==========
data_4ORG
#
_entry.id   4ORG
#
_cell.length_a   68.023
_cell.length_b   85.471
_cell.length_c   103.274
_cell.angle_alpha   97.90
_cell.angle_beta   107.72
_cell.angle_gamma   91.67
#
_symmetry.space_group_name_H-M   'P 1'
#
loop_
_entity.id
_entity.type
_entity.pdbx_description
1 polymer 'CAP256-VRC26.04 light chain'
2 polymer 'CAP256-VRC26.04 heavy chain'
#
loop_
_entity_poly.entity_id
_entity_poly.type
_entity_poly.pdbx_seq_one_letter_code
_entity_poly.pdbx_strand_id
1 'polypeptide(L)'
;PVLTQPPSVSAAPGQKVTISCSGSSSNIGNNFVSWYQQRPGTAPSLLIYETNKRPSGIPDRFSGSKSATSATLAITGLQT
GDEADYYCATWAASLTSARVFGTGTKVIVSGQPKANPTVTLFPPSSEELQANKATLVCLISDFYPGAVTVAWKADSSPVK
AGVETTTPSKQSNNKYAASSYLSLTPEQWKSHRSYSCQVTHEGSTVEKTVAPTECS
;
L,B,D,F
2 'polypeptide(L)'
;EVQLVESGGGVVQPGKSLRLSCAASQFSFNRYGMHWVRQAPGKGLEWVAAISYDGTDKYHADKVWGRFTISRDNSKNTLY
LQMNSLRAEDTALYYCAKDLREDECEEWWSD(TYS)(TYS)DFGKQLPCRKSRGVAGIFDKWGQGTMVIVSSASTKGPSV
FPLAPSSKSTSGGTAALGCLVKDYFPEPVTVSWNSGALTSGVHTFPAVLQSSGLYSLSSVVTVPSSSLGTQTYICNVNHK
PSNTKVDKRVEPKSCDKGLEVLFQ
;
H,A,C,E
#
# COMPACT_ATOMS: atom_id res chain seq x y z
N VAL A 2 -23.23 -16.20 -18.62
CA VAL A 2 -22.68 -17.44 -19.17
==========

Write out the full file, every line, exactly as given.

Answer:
data_4ORG
#
_entry.id   4ORG
#
_cell.length_a   68.023
_cell.length_b   85.471
_cell.length_c   103.274
_cell.angle_alpha   97.90
_cell.angle_beta   107.72
_cell.angle_gamma   91.67
#
_symmetry.space_group_name_H-M   'P 1'
#
loop_
_entity.id
_entity.type
_entity.pdbx_description
1 polymer 'CAP256-VRC26.04 light chain'
2 polymer 'CAP256-VRC26.04 heavy chain'
#
loop_
_entity_poly.entity_id
_entity_poly.type
_entity_poly.pdbx_seq_one_letter_code
_entity_poly.pdbx_strand_id
1 'polypeptide(L)'
;PVLTQPPSVSAAPGQKVTISCSGSSSNIGNNFVSWYQQRPGTAPSLLIYETNKRPSGIPDRFSGSKSATSATLAITGLQT
GDEADYYCATWAASLTSARVFGTGTKVIVSGQPKANPTVTLFPPSSEELQANKATLVCLISDFYPGAVTVAWKADSSPVK
AGVETTTPSKQSNNKYAASSYLSLTPEQWKSHRSYSCQVTHEGSTVEKTVAPTECS
;
L,B,D,F
2 'polypeptide(L)'
;EVQLVESGGGVVQPGKSLRLSCAASQFSFNRYGMHWVRQAPGKGLEWVAAISYDGTDKYHADKVWGRFTISRDNSKNTLY
LQMNSLRAEDTALYYCAKDLREDECEEWWSD(TYS)(TYS)DFGKQLPCRKSRGVAGIFDKWGQGTMVIVSSASTKGPSV
FPLAPSSKSTSGGTAALGCLVKDYFPEPVTVSWNSGALTSGVHTFPAVLQSSGLYSLSSVVTVPSSSLGTQTYICNVNHK
PSNTKVDKRVEPKSCDKGLEVLFQ
;
H,A,C,E
#
# COMPACT_ATOMS: atom_id res chain seq x y z
N VAL A 2 -23.23 -16.20 -18.62
CA VAL A 2 -22.68 -17.44 -19.17